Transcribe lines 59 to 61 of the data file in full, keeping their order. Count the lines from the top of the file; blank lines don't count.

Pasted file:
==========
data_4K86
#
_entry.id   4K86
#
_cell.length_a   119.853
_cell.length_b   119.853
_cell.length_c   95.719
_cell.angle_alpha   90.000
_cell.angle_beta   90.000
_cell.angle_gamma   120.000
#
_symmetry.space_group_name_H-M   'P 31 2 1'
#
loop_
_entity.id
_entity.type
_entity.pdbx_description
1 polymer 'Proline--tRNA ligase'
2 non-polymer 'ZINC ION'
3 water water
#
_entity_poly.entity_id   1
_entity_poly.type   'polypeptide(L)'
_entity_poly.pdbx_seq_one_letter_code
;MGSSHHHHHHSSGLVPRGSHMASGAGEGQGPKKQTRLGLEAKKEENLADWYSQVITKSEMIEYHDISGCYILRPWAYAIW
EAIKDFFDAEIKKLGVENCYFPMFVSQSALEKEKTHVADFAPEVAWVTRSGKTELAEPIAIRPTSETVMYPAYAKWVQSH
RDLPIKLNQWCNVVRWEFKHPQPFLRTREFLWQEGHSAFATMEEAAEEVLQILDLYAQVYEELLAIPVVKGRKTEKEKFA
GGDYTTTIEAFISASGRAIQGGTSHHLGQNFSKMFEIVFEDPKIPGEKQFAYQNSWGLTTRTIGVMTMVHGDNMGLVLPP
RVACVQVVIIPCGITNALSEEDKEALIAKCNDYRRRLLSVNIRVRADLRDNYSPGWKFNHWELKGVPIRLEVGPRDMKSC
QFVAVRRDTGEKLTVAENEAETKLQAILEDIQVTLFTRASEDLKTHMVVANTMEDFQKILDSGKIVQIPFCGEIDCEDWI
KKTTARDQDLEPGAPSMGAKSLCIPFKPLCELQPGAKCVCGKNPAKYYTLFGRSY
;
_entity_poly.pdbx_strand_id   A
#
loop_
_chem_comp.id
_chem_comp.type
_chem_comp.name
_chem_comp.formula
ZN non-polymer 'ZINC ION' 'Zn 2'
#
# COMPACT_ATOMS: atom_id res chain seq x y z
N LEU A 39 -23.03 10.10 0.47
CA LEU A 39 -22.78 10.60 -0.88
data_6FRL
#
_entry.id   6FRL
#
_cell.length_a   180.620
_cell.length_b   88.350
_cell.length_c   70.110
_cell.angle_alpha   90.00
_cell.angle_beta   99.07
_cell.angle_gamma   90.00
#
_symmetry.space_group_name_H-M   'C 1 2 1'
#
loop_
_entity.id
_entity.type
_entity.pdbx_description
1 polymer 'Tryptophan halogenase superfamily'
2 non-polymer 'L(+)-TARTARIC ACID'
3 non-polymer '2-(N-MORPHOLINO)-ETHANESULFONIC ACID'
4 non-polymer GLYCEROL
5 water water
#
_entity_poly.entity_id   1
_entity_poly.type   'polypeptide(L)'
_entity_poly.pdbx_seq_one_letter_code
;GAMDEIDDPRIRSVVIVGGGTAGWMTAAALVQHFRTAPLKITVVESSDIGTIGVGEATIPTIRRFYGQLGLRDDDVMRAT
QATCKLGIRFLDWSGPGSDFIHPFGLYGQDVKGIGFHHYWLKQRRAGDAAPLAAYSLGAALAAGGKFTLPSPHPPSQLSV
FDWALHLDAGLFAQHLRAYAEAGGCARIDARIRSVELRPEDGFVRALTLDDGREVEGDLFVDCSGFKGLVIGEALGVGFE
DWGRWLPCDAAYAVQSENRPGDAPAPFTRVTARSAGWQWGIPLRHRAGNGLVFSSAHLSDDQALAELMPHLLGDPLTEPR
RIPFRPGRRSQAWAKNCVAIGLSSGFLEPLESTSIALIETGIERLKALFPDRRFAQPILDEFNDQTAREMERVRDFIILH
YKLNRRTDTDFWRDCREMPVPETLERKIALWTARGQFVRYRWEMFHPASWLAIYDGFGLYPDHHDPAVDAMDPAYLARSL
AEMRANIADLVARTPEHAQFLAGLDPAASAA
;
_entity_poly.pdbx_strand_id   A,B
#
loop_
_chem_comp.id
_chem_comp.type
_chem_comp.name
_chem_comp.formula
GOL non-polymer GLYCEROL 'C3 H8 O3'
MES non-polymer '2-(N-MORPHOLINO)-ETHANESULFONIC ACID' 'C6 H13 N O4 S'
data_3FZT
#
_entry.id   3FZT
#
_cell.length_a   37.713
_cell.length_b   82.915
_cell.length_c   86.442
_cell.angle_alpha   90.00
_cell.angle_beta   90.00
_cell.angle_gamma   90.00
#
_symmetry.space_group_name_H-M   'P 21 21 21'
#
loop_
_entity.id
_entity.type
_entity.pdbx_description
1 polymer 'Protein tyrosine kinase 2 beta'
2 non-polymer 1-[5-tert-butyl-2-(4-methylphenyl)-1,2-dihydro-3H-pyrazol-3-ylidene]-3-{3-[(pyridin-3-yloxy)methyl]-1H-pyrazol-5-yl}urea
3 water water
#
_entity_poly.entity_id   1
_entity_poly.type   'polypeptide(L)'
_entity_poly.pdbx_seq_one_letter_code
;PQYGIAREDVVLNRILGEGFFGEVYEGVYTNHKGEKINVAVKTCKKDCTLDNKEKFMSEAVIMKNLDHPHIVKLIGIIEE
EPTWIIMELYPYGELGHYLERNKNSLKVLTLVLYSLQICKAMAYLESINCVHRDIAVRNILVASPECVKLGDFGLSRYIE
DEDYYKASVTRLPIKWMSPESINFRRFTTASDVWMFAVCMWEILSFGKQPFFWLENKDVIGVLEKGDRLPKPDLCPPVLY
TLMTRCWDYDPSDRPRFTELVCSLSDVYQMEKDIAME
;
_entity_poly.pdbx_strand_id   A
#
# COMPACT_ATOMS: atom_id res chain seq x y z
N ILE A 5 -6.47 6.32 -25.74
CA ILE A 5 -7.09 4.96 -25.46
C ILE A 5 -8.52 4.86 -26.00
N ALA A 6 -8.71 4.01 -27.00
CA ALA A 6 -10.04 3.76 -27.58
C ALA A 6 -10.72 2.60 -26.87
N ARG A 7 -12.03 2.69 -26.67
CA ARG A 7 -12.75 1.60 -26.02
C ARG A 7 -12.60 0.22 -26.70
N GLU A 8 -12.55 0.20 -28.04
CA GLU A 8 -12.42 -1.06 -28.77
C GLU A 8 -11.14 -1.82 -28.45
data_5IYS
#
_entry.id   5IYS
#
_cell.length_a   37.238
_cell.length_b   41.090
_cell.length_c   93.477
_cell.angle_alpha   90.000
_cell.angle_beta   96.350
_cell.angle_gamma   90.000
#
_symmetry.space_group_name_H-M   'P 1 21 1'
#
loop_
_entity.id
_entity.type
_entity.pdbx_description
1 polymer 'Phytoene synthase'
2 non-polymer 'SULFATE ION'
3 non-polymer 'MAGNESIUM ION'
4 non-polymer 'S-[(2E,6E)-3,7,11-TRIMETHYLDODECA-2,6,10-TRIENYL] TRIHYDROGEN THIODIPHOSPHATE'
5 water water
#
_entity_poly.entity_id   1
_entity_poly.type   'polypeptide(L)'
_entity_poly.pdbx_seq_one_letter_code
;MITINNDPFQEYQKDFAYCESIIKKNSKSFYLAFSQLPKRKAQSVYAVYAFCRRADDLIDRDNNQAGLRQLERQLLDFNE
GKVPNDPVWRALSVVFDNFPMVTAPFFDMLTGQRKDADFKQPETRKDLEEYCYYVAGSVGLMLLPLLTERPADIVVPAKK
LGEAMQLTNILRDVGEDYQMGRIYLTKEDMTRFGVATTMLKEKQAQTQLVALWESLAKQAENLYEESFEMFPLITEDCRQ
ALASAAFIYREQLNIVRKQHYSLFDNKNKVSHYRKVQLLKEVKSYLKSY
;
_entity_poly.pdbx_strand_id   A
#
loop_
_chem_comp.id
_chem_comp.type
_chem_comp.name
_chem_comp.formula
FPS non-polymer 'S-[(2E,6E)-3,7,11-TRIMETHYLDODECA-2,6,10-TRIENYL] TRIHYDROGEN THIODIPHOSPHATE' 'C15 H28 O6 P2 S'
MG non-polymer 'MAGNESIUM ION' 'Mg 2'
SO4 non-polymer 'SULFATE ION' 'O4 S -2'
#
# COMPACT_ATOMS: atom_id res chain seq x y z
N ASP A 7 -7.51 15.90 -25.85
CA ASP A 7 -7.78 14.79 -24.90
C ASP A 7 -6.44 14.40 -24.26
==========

_entity.id
_entity.type
_entity.pdbx_description